Texas Classical Review » Blog Archive » Dallas Symphony soars with premiere of Macmillan and enthralling Bruckner

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Nicola Benedetti performed the American premiere of James MacMillan’s Violin Concerto No. 2 with Fabio Luisi and the Dallas Symphony Orchestra. Photo: Sylvia Elfazon

This week’s Dallas Symphony Orchestra program may not have drawn large crowds to the Meyerson Symphony Center on Friday night, but there was no shortage of musical excellence, with a program including an American premiere, conducted by DSO’s musical director, Fabio Luisi.

Sir James MacMillan’s Violin Concerto No. 2 was the new work on the menu. Written in 2021 by the Scottish composer, the work received its world premiere two months ago, performed by Nicola Benedetti with the Scottish Chamber Orchestra. (The Dallas Symphony is co-curator of the work with the Scottish ensemble and two other orchestras).

The concerto is cast in a single movement of 24 minutes. The three chords that open the work are richly developed, covering a series of emotional landscapes and moods. MacMillan’s eclectic musical language, marked by firm direct emotion, is an elegant marriage of the modern and the traditional, often transforming simple ideas into complex textures without sacrificing accessibility.

The heterogony of his style is experienced in striking technicolor like Benedetti, for whom the solo line was written, elegantly weaving shimmering lyricism with austere austerity. The soloist was a steadfast defender, by turns affectionate and attentive, as the piece moved through fluid, militaristic textures, connected by a series of virtuoso transitions.

Luisi and the DSO have always been friendly partners. As the work approached its finale, an energetic passage featured several DSO musicians in a series of duets with Benedetti, all of which were delivered deftly before reaching a beautifully placid end.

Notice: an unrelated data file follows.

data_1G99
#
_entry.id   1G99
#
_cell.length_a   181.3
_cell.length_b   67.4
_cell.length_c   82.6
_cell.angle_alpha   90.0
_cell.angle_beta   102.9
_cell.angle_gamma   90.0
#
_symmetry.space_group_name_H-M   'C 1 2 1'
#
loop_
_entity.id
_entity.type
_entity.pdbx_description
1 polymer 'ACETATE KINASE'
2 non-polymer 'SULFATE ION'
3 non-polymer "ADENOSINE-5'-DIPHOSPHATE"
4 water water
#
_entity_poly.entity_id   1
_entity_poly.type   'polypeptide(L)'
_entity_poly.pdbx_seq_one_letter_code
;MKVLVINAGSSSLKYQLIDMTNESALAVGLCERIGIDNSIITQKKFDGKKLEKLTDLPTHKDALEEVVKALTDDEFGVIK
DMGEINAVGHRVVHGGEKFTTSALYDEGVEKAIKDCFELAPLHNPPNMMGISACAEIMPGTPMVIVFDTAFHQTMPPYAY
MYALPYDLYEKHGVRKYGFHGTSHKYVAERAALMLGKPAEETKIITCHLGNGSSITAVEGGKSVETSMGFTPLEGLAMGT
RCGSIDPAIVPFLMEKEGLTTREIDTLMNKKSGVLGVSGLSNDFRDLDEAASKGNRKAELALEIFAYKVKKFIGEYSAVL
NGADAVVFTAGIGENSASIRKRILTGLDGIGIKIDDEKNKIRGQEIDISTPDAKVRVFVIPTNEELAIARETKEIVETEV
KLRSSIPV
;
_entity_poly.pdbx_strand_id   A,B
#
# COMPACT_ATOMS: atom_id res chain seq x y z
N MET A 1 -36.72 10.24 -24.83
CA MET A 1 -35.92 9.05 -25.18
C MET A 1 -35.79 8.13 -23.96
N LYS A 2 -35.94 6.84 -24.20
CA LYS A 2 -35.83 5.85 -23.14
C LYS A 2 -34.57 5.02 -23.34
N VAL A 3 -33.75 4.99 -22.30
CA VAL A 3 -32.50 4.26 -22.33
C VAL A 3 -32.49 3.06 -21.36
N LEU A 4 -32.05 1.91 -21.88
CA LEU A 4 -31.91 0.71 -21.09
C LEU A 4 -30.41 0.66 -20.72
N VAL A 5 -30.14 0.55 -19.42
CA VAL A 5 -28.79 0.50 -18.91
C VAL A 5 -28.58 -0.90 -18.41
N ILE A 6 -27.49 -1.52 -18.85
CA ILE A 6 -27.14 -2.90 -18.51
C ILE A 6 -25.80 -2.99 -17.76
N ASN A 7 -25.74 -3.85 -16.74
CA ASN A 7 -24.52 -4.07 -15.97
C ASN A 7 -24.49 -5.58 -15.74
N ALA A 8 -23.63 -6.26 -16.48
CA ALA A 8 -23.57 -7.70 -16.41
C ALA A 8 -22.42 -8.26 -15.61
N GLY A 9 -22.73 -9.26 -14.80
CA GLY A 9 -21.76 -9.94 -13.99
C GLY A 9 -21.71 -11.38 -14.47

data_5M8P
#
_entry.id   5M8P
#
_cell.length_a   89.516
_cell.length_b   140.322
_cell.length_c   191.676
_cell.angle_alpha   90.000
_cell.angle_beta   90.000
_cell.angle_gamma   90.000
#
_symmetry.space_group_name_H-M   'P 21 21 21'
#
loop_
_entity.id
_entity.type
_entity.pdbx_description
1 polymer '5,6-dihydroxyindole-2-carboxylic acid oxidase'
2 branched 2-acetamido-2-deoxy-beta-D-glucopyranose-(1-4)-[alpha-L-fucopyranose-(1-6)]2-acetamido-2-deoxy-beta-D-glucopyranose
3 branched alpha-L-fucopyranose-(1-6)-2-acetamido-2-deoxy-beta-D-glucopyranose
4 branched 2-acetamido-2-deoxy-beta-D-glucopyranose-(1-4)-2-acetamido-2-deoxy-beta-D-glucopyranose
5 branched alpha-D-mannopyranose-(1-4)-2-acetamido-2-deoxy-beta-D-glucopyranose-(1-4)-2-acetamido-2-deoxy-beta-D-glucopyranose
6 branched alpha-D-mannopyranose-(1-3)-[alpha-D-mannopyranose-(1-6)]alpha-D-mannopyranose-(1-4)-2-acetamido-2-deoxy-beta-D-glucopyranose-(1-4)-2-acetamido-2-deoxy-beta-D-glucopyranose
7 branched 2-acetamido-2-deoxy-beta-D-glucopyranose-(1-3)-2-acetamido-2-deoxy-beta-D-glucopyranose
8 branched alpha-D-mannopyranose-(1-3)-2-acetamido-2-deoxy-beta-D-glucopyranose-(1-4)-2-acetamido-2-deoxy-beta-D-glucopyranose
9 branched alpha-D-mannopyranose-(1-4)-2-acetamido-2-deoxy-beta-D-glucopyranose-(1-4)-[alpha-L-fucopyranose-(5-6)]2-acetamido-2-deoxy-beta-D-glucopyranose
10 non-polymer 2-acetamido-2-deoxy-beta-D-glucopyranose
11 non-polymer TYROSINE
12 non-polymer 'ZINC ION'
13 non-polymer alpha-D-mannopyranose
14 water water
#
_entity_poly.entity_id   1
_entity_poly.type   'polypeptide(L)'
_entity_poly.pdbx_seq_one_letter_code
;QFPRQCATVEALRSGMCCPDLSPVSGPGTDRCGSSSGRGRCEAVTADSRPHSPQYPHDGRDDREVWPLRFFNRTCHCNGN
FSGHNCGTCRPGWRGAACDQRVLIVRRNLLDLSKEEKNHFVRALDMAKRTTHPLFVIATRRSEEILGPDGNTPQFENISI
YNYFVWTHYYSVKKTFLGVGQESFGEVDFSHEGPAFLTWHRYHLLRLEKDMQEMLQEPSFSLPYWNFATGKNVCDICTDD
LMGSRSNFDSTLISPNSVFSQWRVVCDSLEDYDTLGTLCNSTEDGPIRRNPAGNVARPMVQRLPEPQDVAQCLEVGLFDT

The second half of the program was dominated by Anton Bruckner’s huge Symphony No. 4. Subtitled “Romantic” by Bruckner himself, the story of this 64-minute work – and the material itself, for that matter – characterizes the author’s entire symphonic career, which has been marked by a mass ulterior motives, deletions, additions, reorchestrations, revisions and new versions

His Fourth Symphony, which will be the first of his great compositions to bring him great success, will last for nearly 15 years, with no less than seven versions and revisions listed by researchers. The most performed 1878-1880 version was used for this concert program.

Luisi and the DSO did well to capture the expansive soundscapes of every move. Moreover, the orchestra skilfully navigated the frequent and sudden changes in tone and mood reminiscent of Bruckner’s indecisiveness.

Tremolo strings opened the first movement with a soft backdrop before which a beautiful horn solo sounded the main theme, which opened with the characteristic rhythmic figure often used by Bruckner. The melancholy second movement saw a beautiful duet between DSO associate principal flautist Hayley Grainger and principal oboist Erin Hannigan before an austere funeral march, led by string sections.

The scherzo and the trio of the third movement wonderfully described the lively hunting atmosphere. The finale, marked by horn fanfares, beautiful dynamic swells and dizzying thematic about-faces, was delivered with skill and finesse before a stylish and resounding coda.

The program will be repeated at 7:30 p.m. Saturday. dallassymphony.org

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